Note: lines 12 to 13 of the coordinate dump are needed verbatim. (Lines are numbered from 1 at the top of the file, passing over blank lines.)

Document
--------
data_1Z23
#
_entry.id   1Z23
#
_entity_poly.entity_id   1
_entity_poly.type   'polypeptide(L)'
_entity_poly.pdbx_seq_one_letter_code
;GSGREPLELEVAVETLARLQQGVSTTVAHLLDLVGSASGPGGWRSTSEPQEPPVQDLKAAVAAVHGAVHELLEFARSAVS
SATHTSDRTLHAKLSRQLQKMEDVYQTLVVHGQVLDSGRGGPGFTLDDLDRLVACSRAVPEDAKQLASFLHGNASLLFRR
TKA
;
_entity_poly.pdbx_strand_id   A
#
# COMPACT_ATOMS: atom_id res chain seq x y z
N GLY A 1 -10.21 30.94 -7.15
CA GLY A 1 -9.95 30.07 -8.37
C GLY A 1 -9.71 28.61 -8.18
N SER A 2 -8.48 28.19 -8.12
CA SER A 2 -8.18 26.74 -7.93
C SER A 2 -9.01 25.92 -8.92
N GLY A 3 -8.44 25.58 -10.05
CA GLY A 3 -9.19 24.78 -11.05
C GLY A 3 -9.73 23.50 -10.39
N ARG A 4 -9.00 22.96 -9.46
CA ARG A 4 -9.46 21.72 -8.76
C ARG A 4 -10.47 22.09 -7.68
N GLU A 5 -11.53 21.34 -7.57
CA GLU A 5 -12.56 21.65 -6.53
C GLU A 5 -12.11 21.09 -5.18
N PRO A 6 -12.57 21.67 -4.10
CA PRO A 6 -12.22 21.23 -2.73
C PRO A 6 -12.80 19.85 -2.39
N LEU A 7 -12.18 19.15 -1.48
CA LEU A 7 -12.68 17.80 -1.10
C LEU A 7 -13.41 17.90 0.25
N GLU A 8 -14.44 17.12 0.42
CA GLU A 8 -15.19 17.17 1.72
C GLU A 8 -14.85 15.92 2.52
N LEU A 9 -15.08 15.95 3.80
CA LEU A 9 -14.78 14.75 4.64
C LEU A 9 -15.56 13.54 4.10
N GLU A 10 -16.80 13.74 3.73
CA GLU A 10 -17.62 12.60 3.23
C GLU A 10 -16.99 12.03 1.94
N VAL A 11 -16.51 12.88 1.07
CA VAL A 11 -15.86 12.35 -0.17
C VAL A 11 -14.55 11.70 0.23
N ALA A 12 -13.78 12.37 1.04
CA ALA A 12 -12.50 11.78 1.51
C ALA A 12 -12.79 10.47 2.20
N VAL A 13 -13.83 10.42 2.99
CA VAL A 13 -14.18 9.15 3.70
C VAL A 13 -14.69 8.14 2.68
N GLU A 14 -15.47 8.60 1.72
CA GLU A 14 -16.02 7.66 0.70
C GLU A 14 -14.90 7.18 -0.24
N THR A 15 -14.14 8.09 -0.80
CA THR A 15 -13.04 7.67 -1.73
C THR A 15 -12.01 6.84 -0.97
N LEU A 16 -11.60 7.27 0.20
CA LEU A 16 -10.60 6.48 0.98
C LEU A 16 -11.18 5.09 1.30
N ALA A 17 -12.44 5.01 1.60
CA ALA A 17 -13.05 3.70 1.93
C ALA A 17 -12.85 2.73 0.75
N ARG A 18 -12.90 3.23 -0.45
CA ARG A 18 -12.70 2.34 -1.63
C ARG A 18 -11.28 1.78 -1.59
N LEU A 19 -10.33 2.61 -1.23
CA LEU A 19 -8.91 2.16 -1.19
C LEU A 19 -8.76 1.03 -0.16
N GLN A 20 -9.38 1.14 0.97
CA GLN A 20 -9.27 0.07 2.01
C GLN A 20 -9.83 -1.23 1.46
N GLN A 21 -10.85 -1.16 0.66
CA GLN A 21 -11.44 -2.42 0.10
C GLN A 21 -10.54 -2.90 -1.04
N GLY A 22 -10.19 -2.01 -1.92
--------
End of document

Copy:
_entity_poly.pdbx_strand_id   A
#